Economy of Harmony, Employment as Indicator

When Islanders go for their annual health checkup, if they are fortunate enough to have a physician, there are a number of routine checks that can be performed quickly to assess your overall health. Blood pressure, heart rate, blood work; each offer an assessment to the overall harmony of one’s health.
The economy has a number of quick checkpoints as well: stock indices, housing starts, retail sales, exports and job numbers. These are not comprehensive, but independently and collectively, can give a good sense for the overall health of an economy.

The rate of relative employment has garnered attention recently, and undoubtedly will be a soft spot for policy makers, economists, and employers over the coming several quarters.

The underlying issue is an economy in transformation and due to the structural nature of some of these changes, the transition may not be quick.

Like checking blood pressure, one can examine the employment numbers and have various interpretations depending on your perspective. More people are unemployed this month than last – that is bad news.  Compare the data to some other timescale and interpretations can be positive or negative based on interpretation. Forecasting based on information we know can also have peril.

The economic impact becomes citizens who are not working, lack the flexibility employment affords. Unemployment benefits are a fraction of employment income and quickly those benefits run out. Without discretionary income, people don’t spend money on entertainment, meals or other purchases that can be deferred. A cycle of reduced spending tightens other sectors and consequent layoffs occur. This is where we are.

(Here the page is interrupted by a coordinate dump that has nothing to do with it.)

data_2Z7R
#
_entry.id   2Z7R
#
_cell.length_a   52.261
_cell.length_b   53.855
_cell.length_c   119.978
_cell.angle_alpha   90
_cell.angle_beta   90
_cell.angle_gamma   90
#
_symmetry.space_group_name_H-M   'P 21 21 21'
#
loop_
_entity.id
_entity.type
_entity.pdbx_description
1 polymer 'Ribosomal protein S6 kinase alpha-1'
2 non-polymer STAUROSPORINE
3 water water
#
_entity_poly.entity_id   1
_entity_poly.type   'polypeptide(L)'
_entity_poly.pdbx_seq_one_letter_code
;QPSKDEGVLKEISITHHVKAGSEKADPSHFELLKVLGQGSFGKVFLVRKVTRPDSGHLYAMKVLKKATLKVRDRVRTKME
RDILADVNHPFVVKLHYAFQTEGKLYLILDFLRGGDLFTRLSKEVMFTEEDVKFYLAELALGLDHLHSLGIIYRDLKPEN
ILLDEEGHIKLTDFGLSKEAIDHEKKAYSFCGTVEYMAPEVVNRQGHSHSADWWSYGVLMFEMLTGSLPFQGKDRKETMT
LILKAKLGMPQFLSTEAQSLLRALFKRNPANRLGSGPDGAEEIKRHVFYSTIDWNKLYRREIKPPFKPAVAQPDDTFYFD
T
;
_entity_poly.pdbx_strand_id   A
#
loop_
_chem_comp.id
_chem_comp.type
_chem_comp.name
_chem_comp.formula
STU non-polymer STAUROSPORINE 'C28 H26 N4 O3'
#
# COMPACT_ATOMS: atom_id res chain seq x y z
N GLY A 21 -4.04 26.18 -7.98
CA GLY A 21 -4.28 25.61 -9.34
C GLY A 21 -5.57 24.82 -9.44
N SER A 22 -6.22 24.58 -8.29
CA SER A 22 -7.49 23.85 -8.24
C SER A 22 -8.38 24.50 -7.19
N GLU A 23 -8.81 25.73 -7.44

One structural challenge is a very rational reliance on the strength of our national resources; and many have commuted outside the province for gainful employment. If we observe what is happening with global demand for resources, general economic and security instability, and supply inventories of oil in particular; the wheels of prosperity are slowing and it takes some time for these to start churning again.

If you are one of the 72,000 people working, you are a shrinking number. If you are one of the 9,000 seeking employment and presently unable to find anything suitable, it is going to be challenging as we enter the Fall season. If you are one of the many not captured in the present statistics, exhausted by searching or employment insurance benefits have expired, this is more serious. These are the rarely discussed societal challenges that all citizens must be aware of and collectively seek remedy to.

Industry will not quickly resolve declining labour trends, and governments alone are not equipped to deal with the complexity of challenges evolving. Solutions will involve a greater collective of business, Island residents and the engaged and under-engaged workforce.